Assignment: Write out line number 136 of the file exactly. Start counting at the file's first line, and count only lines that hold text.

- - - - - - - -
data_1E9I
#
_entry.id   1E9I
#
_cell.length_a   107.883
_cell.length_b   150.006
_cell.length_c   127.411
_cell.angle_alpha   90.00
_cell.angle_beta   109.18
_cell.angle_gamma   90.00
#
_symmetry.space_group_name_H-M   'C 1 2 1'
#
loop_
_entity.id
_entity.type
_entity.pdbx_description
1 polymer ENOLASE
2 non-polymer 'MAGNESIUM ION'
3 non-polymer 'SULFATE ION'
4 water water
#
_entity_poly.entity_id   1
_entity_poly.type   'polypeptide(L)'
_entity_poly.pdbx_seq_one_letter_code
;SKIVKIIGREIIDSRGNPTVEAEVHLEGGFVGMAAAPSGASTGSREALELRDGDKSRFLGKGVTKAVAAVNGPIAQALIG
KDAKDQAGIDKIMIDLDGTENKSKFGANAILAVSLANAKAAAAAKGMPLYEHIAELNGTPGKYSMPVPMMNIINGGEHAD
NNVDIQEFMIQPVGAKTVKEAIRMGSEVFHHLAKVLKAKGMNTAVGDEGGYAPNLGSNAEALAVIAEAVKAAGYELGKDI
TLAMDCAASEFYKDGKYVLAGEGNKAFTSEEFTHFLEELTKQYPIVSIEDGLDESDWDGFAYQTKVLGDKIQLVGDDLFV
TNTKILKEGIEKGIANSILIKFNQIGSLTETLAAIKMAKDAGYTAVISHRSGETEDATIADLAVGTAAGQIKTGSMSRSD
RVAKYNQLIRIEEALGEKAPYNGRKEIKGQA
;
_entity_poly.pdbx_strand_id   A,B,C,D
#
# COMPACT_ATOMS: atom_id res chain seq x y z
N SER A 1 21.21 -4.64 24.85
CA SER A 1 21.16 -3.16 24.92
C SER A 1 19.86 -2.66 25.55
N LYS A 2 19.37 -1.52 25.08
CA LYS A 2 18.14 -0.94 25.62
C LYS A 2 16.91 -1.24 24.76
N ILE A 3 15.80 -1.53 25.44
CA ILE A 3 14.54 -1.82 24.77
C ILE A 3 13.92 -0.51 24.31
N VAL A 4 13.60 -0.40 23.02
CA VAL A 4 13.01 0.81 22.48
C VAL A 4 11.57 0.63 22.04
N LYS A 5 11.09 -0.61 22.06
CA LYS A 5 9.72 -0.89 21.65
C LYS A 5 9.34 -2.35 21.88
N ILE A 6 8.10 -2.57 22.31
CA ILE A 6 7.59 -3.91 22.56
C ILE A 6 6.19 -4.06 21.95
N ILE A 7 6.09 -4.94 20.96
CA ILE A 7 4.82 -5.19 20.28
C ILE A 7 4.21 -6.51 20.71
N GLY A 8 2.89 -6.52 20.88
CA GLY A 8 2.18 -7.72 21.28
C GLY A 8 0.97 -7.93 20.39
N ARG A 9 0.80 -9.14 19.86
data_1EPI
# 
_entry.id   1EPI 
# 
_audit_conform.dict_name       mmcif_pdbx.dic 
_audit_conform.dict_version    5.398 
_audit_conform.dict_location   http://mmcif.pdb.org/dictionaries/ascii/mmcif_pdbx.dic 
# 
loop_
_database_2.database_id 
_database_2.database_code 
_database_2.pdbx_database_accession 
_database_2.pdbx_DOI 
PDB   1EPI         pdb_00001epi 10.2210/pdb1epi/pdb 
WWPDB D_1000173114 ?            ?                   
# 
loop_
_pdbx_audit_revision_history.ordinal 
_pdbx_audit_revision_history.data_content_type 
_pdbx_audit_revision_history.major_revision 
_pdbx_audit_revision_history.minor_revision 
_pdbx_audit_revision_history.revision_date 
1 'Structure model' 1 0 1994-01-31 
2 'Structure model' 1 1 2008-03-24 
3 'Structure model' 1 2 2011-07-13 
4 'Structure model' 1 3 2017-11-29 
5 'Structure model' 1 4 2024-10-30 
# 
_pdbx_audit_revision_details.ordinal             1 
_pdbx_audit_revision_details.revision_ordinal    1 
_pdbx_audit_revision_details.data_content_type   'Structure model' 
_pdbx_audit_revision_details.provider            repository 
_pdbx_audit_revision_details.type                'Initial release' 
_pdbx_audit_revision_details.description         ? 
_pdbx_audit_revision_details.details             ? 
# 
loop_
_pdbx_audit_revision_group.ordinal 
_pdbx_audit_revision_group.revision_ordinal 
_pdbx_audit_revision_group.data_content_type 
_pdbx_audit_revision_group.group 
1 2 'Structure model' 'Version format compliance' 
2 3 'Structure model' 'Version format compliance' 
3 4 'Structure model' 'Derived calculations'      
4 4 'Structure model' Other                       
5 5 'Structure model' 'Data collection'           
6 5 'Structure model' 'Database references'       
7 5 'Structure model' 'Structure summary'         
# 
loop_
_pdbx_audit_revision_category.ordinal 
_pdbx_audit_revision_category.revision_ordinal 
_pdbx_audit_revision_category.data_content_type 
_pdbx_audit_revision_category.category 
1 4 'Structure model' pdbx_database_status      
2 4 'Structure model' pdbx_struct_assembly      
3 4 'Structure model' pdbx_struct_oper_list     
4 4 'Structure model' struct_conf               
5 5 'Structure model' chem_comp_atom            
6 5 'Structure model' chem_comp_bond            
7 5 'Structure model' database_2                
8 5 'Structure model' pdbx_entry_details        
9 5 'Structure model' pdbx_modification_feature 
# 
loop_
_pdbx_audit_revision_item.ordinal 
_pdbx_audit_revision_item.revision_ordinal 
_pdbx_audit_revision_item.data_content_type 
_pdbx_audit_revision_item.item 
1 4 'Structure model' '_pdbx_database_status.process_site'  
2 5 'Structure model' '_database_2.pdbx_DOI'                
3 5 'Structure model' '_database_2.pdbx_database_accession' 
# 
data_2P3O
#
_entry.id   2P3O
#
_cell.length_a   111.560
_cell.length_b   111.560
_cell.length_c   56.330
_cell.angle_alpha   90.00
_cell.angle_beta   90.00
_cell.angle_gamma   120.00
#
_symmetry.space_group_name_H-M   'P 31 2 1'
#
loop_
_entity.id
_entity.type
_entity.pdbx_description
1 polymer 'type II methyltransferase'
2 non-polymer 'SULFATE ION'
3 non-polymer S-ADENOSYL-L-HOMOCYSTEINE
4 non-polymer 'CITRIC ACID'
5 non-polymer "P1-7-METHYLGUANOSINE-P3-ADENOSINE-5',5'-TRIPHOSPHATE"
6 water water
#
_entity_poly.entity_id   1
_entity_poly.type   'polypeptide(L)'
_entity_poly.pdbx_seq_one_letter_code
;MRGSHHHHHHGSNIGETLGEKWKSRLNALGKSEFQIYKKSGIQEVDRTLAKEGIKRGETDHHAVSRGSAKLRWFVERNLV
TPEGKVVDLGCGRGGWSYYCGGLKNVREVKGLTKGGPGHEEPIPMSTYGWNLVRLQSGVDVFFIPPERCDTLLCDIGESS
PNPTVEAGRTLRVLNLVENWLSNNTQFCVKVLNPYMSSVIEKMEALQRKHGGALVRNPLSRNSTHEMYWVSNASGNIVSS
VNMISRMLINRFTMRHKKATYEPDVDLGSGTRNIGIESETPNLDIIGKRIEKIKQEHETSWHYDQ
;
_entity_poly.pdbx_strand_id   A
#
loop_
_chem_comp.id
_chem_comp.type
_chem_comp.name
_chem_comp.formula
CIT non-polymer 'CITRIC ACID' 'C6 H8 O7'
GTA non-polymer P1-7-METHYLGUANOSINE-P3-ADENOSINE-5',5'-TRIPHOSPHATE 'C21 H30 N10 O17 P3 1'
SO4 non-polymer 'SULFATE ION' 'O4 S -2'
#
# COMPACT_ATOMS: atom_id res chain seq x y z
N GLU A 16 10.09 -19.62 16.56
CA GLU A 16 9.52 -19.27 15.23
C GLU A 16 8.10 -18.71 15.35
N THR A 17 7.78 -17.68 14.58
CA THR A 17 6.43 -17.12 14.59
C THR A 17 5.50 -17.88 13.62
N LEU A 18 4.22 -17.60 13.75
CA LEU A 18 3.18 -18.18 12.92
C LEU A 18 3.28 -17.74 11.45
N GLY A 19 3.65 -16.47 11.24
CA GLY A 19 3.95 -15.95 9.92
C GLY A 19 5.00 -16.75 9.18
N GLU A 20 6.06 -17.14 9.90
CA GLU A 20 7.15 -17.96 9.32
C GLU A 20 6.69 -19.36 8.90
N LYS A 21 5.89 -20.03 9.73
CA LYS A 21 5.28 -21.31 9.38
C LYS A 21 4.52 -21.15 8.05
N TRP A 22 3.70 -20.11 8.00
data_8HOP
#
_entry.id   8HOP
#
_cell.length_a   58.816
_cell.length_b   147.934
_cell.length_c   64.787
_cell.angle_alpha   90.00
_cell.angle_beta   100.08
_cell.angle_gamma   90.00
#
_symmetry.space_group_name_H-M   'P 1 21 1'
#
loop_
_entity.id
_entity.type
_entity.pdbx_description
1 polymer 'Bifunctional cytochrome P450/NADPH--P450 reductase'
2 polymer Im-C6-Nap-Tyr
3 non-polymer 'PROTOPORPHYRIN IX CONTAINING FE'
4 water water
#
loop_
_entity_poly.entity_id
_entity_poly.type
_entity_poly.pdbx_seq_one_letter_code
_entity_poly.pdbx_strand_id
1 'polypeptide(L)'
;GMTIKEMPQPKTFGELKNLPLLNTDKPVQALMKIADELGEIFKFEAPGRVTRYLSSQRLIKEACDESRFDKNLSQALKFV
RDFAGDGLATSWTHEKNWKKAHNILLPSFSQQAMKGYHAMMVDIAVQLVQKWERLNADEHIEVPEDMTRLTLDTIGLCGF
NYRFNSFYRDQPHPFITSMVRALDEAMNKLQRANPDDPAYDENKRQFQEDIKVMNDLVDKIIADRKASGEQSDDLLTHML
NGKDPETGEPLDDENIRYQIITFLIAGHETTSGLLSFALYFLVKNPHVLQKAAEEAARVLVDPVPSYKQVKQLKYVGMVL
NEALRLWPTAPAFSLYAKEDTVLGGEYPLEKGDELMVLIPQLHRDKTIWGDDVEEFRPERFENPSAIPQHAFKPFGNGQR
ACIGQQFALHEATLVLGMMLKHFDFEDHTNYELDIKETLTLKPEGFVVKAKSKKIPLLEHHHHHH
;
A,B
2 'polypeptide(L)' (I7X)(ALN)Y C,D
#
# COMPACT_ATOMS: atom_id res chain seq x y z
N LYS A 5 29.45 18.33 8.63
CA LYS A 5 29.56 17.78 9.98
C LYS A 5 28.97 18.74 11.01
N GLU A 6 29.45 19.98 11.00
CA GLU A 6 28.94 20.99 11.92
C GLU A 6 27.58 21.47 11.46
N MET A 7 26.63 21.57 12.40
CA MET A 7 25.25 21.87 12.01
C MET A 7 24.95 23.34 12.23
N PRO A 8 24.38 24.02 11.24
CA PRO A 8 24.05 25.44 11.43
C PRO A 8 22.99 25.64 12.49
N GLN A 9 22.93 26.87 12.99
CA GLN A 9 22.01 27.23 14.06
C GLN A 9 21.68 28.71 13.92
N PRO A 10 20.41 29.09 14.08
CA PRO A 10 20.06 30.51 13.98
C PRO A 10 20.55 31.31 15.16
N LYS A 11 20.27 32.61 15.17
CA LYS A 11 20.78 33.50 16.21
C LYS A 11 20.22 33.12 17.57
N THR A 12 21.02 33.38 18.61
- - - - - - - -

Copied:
_entry.id   2P3O